Go to episode 153

Music News

The first story in the news this week involves that age-old practice of“pay-for-play,”or payola, in the music industry. In recent years, New York Attorney General Eliot Spitzer has been investigating major record labels like Sony and Warner who engaged in this practice. But now, the FCC has joined the battle against this unethical behavior by launching an investigation of the four major radio corporations: Clear Channel Communications, CBS Radio, Citadel Broadcasting and Entercom Communications. The FCC's enforcement unit is looking into accusations that broadcasters illegally accepted cash or other compensation in exchange for airplay of specific songs without telling listeners. As per usual, the federal government is late to the game — but this investigation is admittance of a problem. And as we all know, that's the first step.

Also making news recently are some major acts from the early 1990s. It seems that people are already nostalgic for the music of the alternative era, and many of the surviving bands are cashing in on it. Alice in Chains announced tour dates for this summer, despite the fact that their original lead singer, Layne Staley, died of a drug overdose in 2002. Like the members of Queen and The Doors, the surviving Alice in Chains bandmates don't seem fazed by this loss, and will continue with the addition of Guns 'N Roses bassist Duff McKagan and Comes With the Fall vocalist William DuVall. Former Jane's Addiction members Dave Navarro and Stephen Perkins will also tour this summer under the name Panic Channel, though their lead singer has not passed on. Rather, he's now the impresario of what may prove this summer's big moneymaker: Lollapalooza.

In the typical fashion, Neil Young is stirring up some controversy. The prolific rocker finished recording music for an upcoming album mere days ago and will have it in stores within a couple of weeks. Young is just coming off his last release, Prairie Wind (featured in Jonathan Demme's recent concert film), but on Living With War, he will shift gears completely. According to Greg, this release is a completely political, guerilla-style protest album. Young wrote and recorded songs like "Let's Impeach the President," in just one day in response to the current administration and its failed war in Iraq. Jim points out that Young works well in this situation. Less than two weeks after the Kent State shootings in 1970, Young was inspired to write "Ohio," and it was on the radio within a week. Almost 40 years later, the classic rock icon shows no sign of slowing down — neither his writing, nor his politics.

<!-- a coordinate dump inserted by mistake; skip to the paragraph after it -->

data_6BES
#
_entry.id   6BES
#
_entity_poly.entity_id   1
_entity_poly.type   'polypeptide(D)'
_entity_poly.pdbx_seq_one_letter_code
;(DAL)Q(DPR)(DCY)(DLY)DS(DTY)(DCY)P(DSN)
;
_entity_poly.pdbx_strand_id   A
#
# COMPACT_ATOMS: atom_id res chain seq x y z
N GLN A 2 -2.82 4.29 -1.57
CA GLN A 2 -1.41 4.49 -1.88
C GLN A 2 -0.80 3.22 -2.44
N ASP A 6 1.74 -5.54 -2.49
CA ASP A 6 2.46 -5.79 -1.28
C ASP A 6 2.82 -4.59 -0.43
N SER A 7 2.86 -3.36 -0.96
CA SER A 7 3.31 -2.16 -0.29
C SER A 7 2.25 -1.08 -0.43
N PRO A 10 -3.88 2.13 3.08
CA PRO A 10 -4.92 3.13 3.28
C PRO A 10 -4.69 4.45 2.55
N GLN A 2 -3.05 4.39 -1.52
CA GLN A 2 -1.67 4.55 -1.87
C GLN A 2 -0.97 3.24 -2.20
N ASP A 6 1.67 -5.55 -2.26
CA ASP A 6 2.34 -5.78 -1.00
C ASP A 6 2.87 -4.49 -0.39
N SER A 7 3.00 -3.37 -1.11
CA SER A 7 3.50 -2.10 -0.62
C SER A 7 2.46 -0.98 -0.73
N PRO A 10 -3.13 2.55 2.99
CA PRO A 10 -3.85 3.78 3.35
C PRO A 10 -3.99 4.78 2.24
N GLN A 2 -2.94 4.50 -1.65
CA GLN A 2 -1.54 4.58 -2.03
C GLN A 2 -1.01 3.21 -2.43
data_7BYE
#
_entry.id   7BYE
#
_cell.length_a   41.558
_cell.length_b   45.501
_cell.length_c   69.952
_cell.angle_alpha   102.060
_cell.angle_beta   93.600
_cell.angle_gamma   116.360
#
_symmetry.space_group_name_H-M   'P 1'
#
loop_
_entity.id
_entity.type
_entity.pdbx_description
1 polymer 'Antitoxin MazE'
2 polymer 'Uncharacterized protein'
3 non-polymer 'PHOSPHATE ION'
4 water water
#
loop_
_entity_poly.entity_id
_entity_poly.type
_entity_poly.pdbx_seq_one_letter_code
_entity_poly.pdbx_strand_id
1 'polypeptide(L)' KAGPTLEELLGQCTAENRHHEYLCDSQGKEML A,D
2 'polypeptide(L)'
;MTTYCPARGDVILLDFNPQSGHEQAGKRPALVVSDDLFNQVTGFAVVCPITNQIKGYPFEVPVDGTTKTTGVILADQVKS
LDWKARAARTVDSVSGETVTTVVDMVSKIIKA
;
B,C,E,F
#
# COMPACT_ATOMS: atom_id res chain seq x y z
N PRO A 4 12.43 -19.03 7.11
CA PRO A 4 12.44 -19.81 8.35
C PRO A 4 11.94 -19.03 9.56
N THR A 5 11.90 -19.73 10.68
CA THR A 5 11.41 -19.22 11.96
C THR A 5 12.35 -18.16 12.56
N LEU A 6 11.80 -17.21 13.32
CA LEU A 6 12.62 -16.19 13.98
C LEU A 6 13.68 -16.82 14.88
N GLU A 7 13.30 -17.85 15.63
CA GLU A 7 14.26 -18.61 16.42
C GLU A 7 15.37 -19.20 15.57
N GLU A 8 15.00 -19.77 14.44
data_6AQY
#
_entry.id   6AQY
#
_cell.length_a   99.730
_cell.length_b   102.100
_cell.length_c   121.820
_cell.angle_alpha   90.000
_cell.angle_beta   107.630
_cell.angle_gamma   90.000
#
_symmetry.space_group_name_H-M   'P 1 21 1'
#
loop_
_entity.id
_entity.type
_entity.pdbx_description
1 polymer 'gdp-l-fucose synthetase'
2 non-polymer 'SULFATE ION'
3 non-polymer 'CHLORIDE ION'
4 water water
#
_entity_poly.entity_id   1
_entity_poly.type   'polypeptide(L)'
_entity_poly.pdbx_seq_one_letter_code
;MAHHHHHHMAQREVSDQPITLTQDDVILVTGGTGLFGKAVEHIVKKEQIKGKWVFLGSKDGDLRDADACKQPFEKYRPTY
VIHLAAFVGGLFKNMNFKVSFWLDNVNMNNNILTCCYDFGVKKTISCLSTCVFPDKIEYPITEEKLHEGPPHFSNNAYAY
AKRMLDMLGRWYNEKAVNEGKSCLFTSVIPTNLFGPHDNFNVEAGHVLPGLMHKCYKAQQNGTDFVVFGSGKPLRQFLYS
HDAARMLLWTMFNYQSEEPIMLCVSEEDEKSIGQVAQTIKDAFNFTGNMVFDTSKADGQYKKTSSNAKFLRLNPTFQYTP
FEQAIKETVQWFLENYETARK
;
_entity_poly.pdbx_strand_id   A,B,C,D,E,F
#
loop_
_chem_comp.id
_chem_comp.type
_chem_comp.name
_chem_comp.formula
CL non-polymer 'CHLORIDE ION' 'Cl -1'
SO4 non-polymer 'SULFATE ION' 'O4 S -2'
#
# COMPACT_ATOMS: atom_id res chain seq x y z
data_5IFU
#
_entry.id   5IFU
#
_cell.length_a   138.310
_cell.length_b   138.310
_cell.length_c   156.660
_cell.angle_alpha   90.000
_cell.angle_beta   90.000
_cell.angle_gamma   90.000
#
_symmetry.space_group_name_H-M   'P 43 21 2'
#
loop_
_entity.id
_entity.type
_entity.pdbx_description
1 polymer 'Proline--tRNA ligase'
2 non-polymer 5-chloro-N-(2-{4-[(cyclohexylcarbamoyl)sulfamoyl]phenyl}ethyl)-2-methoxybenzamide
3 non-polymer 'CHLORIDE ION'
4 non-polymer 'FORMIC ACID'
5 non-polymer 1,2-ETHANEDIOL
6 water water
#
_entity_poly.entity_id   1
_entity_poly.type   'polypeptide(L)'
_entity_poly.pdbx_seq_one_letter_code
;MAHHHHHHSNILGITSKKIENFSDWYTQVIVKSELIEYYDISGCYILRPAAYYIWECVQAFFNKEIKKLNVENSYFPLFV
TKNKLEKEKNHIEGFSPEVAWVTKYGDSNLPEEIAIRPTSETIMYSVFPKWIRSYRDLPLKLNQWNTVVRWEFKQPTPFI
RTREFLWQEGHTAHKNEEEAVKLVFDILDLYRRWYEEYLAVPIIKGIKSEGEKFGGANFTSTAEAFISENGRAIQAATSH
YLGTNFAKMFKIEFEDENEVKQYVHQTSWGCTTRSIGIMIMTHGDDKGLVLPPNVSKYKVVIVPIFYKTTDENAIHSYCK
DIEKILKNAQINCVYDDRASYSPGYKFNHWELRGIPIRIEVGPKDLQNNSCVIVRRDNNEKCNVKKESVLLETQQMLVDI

Nirvana and The Smashing Pumpkins are also in the headlines again. Nirvana widow Courtney Love sold 25% of her share of the band's publishing rights to Larry Mestel, a former executive at Virgin Music. She reportedly received over 50 million dollars for this settlement. That should help alleviate Love's financial woes, though not necessarily the woes of Nirvana fans who worry that Cobain's legacy will be boiled down to Teen Spirit ads. Smashing Pumpkins fans are also a bit curious about the fate of that band. Lead singer (and Love ex) Billy Corgan has stated that the Chicago group will reunite, but no one is quite sure in what incarnation. That really just leaves Pearl Jam, who you'll hear about later in the show.

Go to episode 22

Music News

Jim and Greg talk about some surprising numbers Nielsen SoundScan recently released. According to the sales trackers, 40% of the albums old in 2006 were catalog sales. While there were a number of successful new releases from acts like Mary J. Blige, The Dixie Chicks and High School Musical, it seems that music fans still have a lot of nostalgia for the hair metal era of the 1980s. AC/DC's 1980 album Back in Black sold 444,000 copies last year, a figure that would make a contemporary CD a success. Also faring well was Metallica's 1991 self-titled album, Guns 'N Roses' Appetite for Destruction and Bon Jovi's Greatest Hits collection. The New Jersey band is also having success with their new release Lost Highway, though this is one figure Jim really can't wrap his head around.

Next the hosts discuss their recent experiences at the Pitchfork Music Festival in Chicago. The three day festival organized by the Chicago-based Internet music magazine pitchforkmedia.com and indie music promoter Mike Reed was attended by 48,000 people in Chicago's Union Park. In fact, both Jim and Greg worry that the concert is getting too big for its britches, and the park. There were a number of highlights including performances by Yoko Ono, Mastodon and Clipse and full-album performances from Sonic Youth, Slint and GZA. But, one of the problems with a festival that celebrates the underground is that eventually things move above ground. Even Third Stage acts like electronic artist Dan Deacon demanded a huge crowd. In addition a number of artists from previous Pitchfork Festivals are appearing at this year's Lollapalooza. One thing this proves is how big the Pitchfork tastemakers are now. More than MTV play or radio play, it's coverage on indie sites like pitchforkmedia.com that thrust an artist into the spotlight.

Go to episode 86